After 25 years of not being able to go to these types of events, I am really enjoying the opportunity to learn, be challenged to think, and enjoy the fellowship.  Will I go back to Freed Hardeman next year?  I don’t know, but I am thinking about it.  Peace.


“God in the Old Testament”

Do you like the God of the Old Testament?  Now, I know that some of my acquaintances are sitting with a stunned look on their faces!  Wondering how I could even ask a question like that.  But it is a very real thought in the minds of some people, Christian people!

About four years ago, when our congregation worked its way through the Old Testament in “The Story”, the statement was made several times, “If the God of the Old Testament was the only One that I knew, I don’t think that I would like Him.”  Have you ever wrestled with that feeling?  It might have been while you were reading the Old Testament, or sitting in a Bible class.  I confess that growing up I believed that the God of the Old Testament was demanding, stern, judgmental, ready to punish for the slightest disobedience; and He changed into a loving, forgiving, understanding, grace-giving God in the New Testament.  It may have been because I knew very little about the Old Testament.  We were New Testament Christians, some just carried New Testaments to services, and many did not want to study anything but the New Testament Scripture and subjects.  I may have been the only one that ever thought that, but that was my perception and understanding from what I saw and heard.

The very first graduate course I took at Abilene Christian University, was Doctrinal Studies in the Old Testament taught by Dr. Tom Olbricht.  Looking back, I’m not quite sure what I expected; but it was not what I got.  In my mind, “doctrinal studies” would be learning how to make and defend doctrinal points from the Old Testament.  What it really was, was a class on the theology of the Old Testament — examining what we learn about God from the overall message.  First of all, he had us buy and read a book that he had written, He Loves Forever (not quite what I thought I would read for a class on the Old Testament study of doctrines).  Secondly, we started more than one class with the song, The Steadfast Love of the Lord Never Ceases — which I learned was based on Lamentations 3:22-26Everything we did in that class challenged some of my basic beliefs about the Old Testament.

Part of my reading in Psalms this morning, was Psalm 136.  I will not include the text in this devotional, but I will tell you that all 26 verses end with the phrase — His love endures forever (NIV).  You would be blessed to take the time to read the psalm, and, then, ponder and meditate over it.  I have used it several times as a responsive reading in the congregations where I preach.  In fact, thanks to Dr. Olbricht, every time that I read the Psalms, I am impressed with how much the steadfast love of the Lord is stressed — even in times of suffering, discipline, and doubt.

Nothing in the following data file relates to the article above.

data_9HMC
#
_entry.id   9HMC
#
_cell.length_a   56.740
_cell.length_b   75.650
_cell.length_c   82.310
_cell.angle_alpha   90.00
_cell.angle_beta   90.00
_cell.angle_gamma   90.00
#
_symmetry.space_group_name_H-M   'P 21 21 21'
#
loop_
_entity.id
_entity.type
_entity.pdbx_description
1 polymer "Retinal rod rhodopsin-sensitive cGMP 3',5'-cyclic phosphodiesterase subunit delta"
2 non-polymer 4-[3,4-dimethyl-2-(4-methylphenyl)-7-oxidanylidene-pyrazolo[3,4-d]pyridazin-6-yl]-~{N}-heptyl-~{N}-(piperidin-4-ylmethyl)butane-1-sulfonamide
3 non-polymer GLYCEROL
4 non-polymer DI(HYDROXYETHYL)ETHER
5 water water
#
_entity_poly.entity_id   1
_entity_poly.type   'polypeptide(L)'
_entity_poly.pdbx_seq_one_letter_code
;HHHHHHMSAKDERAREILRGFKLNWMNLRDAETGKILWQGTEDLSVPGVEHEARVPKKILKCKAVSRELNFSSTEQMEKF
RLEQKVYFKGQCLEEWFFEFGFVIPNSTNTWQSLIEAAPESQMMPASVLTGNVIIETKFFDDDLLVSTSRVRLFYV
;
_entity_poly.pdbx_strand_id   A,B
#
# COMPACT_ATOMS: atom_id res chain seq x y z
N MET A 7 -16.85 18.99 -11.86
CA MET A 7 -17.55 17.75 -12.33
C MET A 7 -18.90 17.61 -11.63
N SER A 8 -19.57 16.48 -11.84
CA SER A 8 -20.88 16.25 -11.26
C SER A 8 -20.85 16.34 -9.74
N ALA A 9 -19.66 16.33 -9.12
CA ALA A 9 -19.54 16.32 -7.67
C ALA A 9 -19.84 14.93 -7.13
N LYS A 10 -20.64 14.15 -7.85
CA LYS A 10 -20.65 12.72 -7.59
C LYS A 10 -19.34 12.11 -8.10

I would like to be able to tell you that all of the stories in the Old Testament make perfect sense to me, and that I can see the loving hand of God in all of them — but I can’t!  When I get to heaven, there are some questions that I would like to have explained.  BUT, I can tell you, that I now see that the God of the Old Testament was (and is) a loving, forgiving, understanding, grace-giving God — and that His love endures foreverPeace.

(This devotional first appeared on Facebook on July 1, 2016.  It has been updated, and posted on this site, as a part of our “Psalms for Saturday.”  It is my prayer that it is a blessing and encouragement to you.  Bill.)

“Freed Hardeman Lectureship — 2018”

About noon today, right after the morning assembly, I will be leaving for Jackson, Tennessee.  I will be staying in Jackson, while attending the annual Freed Hardeman Bible Lectureship.  The lectureship this year will be centered around I and II Timothy and Titus.  This will be the second Freed Hardeman lectures that I have ever attended, and the first one was 45 years ago.  I am looking forward to seeing friends that I have not seen in a long, long time.  It is exciting to think that I will be able to put a face, with people that I have just corresponded with through Facebook, and other social media platforms.  One of the things that I am really looking forward to is the “Friends of the Restoration” sessions on Monday morning.  There are going to be some men speaking that really have a great grasp of the history of the Stone-Campbell Movement.  I really enjoy attending these kind of events, much more that I did when I was younger.  It may be that I have (finally) matured, and recognize the need to keep the batteries charged and the blade sharp.  I want to thank Alan Bradley, Jack Scroggins, and Ken Thomas, the elders of the Prairie Grove church; for making this trip possible.

Said all of that to say, that as far as this blog is concerned, I will be out of pocket for most of the week (probably won’t post here again until Saturday).  It is my intention to post throughout the week on Twitter and Facebook, pictures and comments about my experiences during the week.  It is also my intention to do a full post on this blog about my experiences during the week, and an evaluation of the lecture.

I do request your prayers for my safety while traveling this week, and that the weather will stay “somewhat” good.  Bill.

“Mom’s Watching”